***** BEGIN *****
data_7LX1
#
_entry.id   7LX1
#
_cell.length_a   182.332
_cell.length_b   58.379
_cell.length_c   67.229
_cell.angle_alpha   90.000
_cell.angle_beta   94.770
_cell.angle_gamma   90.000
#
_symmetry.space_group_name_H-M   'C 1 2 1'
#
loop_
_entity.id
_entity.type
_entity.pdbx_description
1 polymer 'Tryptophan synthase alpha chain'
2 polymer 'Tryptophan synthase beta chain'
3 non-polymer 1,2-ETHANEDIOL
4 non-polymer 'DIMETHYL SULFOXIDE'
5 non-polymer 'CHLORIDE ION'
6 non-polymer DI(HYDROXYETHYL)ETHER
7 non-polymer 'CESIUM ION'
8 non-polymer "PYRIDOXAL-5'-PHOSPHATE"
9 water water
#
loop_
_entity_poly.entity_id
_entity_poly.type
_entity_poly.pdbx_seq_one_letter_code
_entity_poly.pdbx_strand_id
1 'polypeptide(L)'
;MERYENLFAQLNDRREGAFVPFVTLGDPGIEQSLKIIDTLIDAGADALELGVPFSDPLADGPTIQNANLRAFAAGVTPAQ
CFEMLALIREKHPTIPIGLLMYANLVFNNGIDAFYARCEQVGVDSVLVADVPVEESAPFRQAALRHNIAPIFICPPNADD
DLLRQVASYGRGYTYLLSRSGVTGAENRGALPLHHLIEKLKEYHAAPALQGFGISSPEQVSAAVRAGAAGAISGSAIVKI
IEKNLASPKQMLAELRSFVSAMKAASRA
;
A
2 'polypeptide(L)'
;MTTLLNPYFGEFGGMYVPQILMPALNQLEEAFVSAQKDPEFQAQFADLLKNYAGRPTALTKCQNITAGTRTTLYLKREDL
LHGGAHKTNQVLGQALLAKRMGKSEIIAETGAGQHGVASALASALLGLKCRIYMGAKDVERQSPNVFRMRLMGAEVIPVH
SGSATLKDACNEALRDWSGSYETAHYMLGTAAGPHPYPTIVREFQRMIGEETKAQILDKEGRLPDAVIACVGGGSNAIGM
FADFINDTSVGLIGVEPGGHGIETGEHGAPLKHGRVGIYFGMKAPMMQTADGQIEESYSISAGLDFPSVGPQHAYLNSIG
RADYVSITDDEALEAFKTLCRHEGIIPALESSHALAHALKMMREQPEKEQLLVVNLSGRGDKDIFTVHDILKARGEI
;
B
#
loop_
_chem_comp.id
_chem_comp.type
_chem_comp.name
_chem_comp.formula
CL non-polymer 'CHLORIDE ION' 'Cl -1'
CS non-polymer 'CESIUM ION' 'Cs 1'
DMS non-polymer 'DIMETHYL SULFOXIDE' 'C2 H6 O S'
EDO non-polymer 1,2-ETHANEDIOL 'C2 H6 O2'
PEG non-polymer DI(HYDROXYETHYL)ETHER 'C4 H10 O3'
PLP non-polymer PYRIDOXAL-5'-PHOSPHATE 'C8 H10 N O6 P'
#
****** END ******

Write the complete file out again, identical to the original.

data_7LX1
#
_entry.id   7LX1
#
_cell.length_a   182.332
_cell.length_b   58.379
_cell.length_c   67.229
_cell.angle_alpha   90.000
_cell.angle_beta   94.770
_cell.angle_gamma   90.000
#
_symmetry.space_group_name_H-M   'C 1 2 1'
#
loop_
_entity.id
_entity.type
_entity.pdbx_description
1 polymer 'Tryptophan synthase alpha chain'
2 polymer 'Tryptophan synthase beta chain'
3 non-polymer 1,2-ETHANEDIOL
4 non-polymer 'DIMETHYL SULFOXIDE'
5 non-polymer 'CHLORIDE ION'
6 non-polymer DI(HYDROXYETHYL)ETHER
7 non-polymer 'CESIUM ION'
8 non-polymer "PYRIDOXAL-5'-PHOSPHATE"
9 water water
#
loop_
_entity_poly.entity_id
_entity_poly.type
_entity_poly.pdbx_seq_one_letter_code
_entity_poly.pdbx_strand_id
1 'polypeptide(L)'
;MERYENLFAQLNDRREGAFVPFVTLGDPGIEQSLKIIDTLIDAGADALELGVPFSDPLADGPTIQNANLRAFAAGVTPAQ
CFEMLALIREKHPTIPIGLLMYANLVFNNGIDAFYARCEQVGVDSVLVADVPVEESAPFRQAALRHNIAPIFICPPNADD
DLLRQVASYGRGYTYLLSRSGVTGAENRGALPLHHLIEKLKEYHAAPALQGFGISSPEQVSAAVRAGAAGAISGSAIVKI
IEKNLASPKQMLAELRSFVSAMKAASRA
;
A
2 'polypeptide(L)'
;MTTLLNPYFGEFGGMYVPQILMPALNQLEEAFVSAQKDPEFQAQFADLLKNYAGRPTALTKCQNITAGTRTTLYLKREDL
LHGGAHKTNQVLGQALLAKRMGKSEIIAETGAGQHGVASALASALLGLKCRIYMGAKDVERQSPNVFRMRLMGAEVIPVH
SGSATLKDACNEALRDWSGSYETAHYMLGTAAGPHPYPTIVREFQRMIGEETKAQILDKEGRLPDAVIACVGGGSNAIGM
FADFINDTSVGLIGVEPGGHGIETGEHGAPLKHGRVGIYFGMKAPMMQTADGQIEESYSISAGLDFPSVGPQHAYLNSIG
RADYVSITDDEALEAFKTLCRHEGIIPALESSHALAHALKMMREQPEKEQLLVVNLSGRGDKDIFTVHDILKARGEI
;
B
#
loop_
_chem_comp.id
_chem_comp.type
_chem_comp.name
_chem_comp.formula
CL non-polymer 'CHLORIDE ION' 'Cl -1'
CS non-polymer 'CESIUM ION' 'Cs 1'
DMS non-polymer 'DIMETHYL SULFOXIDE' 'C2 H6 O S'
EDO non-polymer 1,2-ETHANEDIOL 'C2 H6 O2'
PEG non-polymer DI(HYDROXYETHYL)ETHER 'C4 H10 O3'
PLP non-polymer PYRIDOXAL-5'-PHOSPHATE 'C8 H10 N O6 P'
#